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Custom Iguana Enclosure Advice?

Discussion in 'General Construction' started by Dragooness, May 4, 2017.

  1. Dragooness

    Dragooness Member

    Just in the planning stages, I have a juvenile red Iggy that was dumped on me. Once I see it's living, thriving, and do a bit of money saving I will build it a custom enclosure. I plan on it being along the lines of 8X6X8 inside my bird room, using two walls of the room. I also intend on modifying it with an extra outside enclosure later, using a dog door. Now for the questions.

    The room is being remodeled right now. I plan on sealed hardwood flooring. Is this acceptable, or would textured tile be best?

    Materials for the walls... The ceiling dosent matter as much, but on the walls... it's that cheep wood look alike junk, I was just going to mud and paint over it, would that be acceptable? Is paint safe?

    Now the bird room itself will be warm, probably 75-80 degrees. This being said, could I use some reinforced wire panels for the non-wall portion? The humid would be maintained at least 50%, birds prefer it higher.

    I saw an interesting thing, a person used a sink with just a drain as a water source, and filled it with a hose. Would it be advisable to do the same with a bathtub for an Iggy?

    Anything else you want to mention? Things you love and hate in your own enclosures?
     


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  3. Merlin

    Merlin Administrator Staff Member Premium Member

    The main issue I see is using the existing wall as part of the enclosure. You will need to waterproof everything. I would advise against the wire panels. You really want to seal it up as much as possible. Otherwise the heat and humidity is going to be difficult to control. Another thing is safety. If the birds get on the panel the iguana will likely attack them and could take off a foot! Iguanas have the same dental work as a mako shark. I have seen sinks and pans with drains that were rigged to dump into the sewer lines. Much easier than slopping a tub of poop filled water across the room! I would use tiles on the floor. An iguanas claws are pretty wicked.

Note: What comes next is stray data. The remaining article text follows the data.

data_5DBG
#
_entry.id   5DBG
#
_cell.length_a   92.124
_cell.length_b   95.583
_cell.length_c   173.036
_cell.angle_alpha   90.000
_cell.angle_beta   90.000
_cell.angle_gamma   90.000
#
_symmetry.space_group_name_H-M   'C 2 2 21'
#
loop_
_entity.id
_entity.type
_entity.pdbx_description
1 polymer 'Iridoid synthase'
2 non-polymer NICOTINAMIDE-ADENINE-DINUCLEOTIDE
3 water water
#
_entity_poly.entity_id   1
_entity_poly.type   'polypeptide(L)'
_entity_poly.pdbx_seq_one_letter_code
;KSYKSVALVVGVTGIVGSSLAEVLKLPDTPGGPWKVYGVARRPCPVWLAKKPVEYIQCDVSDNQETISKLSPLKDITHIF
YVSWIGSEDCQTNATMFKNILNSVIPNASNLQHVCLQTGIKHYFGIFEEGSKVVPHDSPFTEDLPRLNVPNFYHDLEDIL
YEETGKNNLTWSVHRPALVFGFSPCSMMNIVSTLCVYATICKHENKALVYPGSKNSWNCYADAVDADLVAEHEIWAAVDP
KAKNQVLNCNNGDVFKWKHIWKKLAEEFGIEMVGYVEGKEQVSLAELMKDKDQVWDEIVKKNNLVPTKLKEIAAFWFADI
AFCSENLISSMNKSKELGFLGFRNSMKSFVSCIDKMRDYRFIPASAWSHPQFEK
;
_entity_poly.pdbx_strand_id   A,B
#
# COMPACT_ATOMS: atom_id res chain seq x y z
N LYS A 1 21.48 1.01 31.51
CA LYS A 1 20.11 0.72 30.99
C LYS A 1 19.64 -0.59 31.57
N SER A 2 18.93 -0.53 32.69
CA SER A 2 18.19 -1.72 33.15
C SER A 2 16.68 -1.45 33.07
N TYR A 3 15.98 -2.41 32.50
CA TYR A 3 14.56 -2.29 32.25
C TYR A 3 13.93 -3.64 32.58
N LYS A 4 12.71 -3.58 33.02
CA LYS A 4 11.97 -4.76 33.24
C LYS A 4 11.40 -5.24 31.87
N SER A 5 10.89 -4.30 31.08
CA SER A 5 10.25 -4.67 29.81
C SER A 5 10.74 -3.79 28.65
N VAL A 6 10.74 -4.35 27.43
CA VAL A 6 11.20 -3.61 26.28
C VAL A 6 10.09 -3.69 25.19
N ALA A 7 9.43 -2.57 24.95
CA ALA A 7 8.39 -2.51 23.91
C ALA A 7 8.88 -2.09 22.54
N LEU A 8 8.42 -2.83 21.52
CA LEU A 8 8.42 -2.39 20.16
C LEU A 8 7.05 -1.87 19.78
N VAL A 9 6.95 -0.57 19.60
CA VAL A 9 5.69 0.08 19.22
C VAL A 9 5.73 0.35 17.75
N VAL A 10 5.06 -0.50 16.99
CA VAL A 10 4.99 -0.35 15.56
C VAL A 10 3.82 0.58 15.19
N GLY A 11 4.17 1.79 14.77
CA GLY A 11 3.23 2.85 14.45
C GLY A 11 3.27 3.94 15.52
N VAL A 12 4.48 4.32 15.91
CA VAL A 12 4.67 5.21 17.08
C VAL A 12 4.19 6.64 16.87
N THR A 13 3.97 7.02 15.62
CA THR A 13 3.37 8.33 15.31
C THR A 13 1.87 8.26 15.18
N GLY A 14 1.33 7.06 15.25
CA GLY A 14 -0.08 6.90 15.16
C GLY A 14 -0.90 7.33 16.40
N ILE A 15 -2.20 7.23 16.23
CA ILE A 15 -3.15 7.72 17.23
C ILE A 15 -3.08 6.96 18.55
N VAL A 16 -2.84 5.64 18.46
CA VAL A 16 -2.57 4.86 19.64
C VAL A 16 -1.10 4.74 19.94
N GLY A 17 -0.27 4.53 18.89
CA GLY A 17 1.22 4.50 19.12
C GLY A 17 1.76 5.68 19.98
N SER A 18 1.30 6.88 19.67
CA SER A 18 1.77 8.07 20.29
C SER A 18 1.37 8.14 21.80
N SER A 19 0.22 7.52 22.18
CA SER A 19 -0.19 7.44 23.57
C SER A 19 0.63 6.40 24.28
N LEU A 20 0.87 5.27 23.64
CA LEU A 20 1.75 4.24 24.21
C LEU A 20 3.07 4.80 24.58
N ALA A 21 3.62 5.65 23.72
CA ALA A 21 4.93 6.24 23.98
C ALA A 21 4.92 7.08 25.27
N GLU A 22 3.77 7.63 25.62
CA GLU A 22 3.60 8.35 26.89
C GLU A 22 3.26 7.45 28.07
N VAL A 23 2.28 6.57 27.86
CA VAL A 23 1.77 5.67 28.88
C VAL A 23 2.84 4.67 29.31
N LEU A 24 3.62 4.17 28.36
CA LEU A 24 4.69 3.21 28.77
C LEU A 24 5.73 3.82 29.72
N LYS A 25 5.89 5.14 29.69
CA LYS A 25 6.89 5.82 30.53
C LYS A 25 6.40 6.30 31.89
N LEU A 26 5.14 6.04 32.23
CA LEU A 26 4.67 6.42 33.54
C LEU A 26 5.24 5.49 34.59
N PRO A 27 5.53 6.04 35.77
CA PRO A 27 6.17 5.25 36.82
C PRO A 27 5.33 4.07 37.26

4. Darkbird

    Darkbird Elite Member

    Have to agree with merlin on those points, and as someone who also keeps birds and reptiles, you might want to consider what having something that some birds might consider a predator (even though it's not really) might have if they are all in the same room. Hence another reason for solid walls on the enclosure, it might be easier to keep the birds out of line of sight of the ig and vice versa that way. Might not be an issue, but now is the time to think about such things. One other point, with the exception of the plumbing connection for the tub, I would keep everything as separate from the house structure as possible. If you ever move or even just rearrange, it will save you a lot of hassle to be able to just break down the cage rather than having to re-do the entire room.
     
    Dragooness likes this.
  5. Dragooness

    Dragooness Member

    How would you suggest waterproofing the walls?

    Heat and humidity are similar for birds, minus the basking spots.

    Of course I didn't mention, birds will be in cages. Some of my birds..... don't play well with others.